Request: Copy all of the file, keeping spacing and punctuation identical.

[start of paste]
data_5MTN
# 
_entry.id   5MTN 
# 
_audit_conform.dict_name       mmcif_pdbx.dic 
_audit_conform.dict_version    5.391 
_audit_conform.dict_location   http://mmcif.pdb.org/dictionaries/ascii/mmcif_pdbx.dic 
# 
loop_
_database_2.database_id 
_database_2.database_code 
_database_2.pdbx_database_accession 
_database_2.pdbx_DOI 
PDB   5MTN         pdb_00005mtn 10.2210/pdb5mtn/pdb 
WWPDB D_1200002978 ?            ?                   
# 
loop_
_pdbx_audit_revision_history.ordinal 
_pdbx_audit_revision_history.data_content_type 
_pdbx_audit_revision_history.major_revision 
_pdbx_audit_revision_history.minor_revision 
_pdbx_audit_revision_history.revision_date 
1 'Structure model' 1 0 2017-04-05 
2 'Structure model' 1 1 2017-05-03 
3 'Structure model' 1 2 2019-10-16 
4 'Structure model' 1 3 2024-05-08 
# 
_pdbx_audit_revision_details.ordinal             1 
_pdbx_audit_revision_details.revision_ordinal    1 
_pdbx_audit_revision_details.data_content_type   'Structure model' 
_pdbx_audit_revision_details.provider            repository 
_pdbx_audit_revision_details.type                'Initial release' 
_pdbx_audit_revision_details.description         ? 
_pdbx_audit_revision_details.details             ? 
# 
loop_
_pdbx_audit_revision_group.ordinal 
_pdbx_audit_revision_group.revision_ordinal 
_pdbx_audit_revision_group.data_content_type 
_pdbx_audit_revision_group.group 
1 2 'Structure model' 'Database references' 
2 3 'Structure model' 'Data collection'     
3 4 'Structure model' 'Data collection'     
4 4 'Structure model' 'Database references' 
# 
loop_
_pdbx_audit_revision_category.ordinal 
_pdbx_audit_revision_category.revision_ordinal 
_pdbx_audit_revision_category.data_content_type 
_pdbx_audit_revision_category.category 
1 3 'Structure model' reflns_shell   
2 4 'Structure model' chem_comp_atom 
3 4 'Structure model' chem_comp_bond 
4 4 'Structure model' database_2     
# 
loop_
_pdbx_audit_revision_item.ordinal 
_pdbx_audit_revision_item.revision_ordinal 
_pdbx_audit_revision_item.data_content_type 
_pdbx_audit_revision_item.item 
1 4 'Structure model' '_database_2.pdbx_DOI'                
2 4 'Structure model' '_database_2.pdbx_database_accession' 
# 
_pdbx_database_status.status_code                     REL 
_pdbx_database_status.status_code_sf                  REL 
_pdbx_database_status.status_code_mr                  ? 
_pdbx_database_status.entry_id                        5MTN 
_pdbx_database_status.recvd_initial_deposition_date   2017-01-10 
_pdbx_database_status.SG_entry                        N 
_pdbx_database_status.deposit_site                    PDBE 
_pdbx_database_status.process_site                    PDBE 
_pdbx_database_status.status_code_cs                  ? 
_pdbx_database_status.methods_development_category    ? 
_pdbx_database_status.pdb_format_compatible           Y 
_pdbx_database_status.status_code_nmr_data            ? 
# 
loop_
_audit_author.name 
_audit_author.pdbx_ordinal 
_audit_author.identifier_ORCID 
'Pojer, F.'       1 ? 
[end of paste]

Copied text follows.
data_5MTN
# 
_entry.id   5MTN 
# 
_audit_conform.dict_name       mmcif_pdbx.dic 
_audit_conform.dict_version    5.391 
_audit_conform.dict_location   http://mmcif.pdb.org/dictionaries/ascii/mmcif_pdbx.dic 
# 
loop_
_database_2.database_id 
_database_2.database_code 
_database_2.pdbx_database_accession 
_database_2.pdbx_DOI 
PDB   5MTN         pdb_00005mtn 10.2210/pdb5mtn/pdb 
WWPDB D_1200002978 ?            ?                   
# 
loop_
_pdbx_audit_revision_history.ordinal 
_pdbx_audit_revision_history.data_content_type 
_pdbx_audit_revision_history.major_revision 
_pdbx_audit_revision_history.minor_revision 
_pdbx_audit_revision_history.revision_date 
1 'Structure model' 1 0 2017-04-05 
2 'Structure model' 1 1 2017-05-03 
3 'Structure model' 1 2 2019-10-16 
4 'Structure model' 1 3 2024-05-08 
# 
_pdbx_audit_revision_details.ordinal             1 
_pdbx_audit_revision_details.revision_ordinal    1 
_pdbx_audit_revision_details.data_content_type   'Structure model' 
_pdbx_audit_revision_details.provider            repository 
_pdbx_audit_revision_details.type                'Initial release' 
_pdbx_audit_revision_details.description         ? 
_pdbx_audit_revision_details.details             ? 
# 
loop_
_pdbx_audit_revision_group.ordinal 
_pdbx_audit_revision_group.revision_ordinal 
_pdbx_audit_revision_group.data_content_type 
_pdbx_audit_revision_group.group 
1 2 'Structure model' 'Database references' 
2 3 'Structure model' 'Data collection'     
3 4 'Structure model' 'Data collection'     
4 4 'Structure model' 'Database references' 
# 
loop_
_pdbx_audit_revision_category.ordinal 
_pdbx_audit_revision_category.revision_ordinal 
_pdbx_audit_revision_category.data_content_type 
_pdbx_audit_revision_category.category 
1 3 'Structure model' reflns_shell   
2 4 'Structure model' chem_comp_atom 
3 4 'Structure model' chem_comp_bond 
4 4 'Structure model' database_2     
# 
loop_
_pdbx_audit_revision_item.ordinal 
_pdbx_audit_revision_item.revision_ordinal 
_pdbx_audit_revision_item.data_content_type 
_pdbx_audit_revision_item.item 
1 4 'Structure model' '_database_2.pdbx_DOI'                
2 4 'Structure model' '_database_2.pdbx_database_accession' 
# 
_pdbx_database_status.status_code                     REL 
_pdbx_database_status.status_code_sf                  REL 
_pdbx_database_status.status_code_mr                  ? 
_pdbx_database_status.entry_id                        5MTN 
_pdbx_database_status.recvd_initial_deposition_date   2017-01-10 
_pdbx_database_status.SG_entry                        N 
_pdbx_database_status.deposit_site                    PDBE 
_pdbx_database_status.process_site                    PDBE 
_pdbx_database_status.status_code_cs                  ? 
_pdbx_database_status.methods_development_category    ? 
_pdbx_database_status.pdb_format_compatible           Y 
_pdbx_database_status.status_code_nmr_data            ? 
# 
loop_
_audit_author.name 
_audit_author.pdbx_ordinal 
_audit_author.identifier_ORCID 
'Pojer, F.'       1 ? 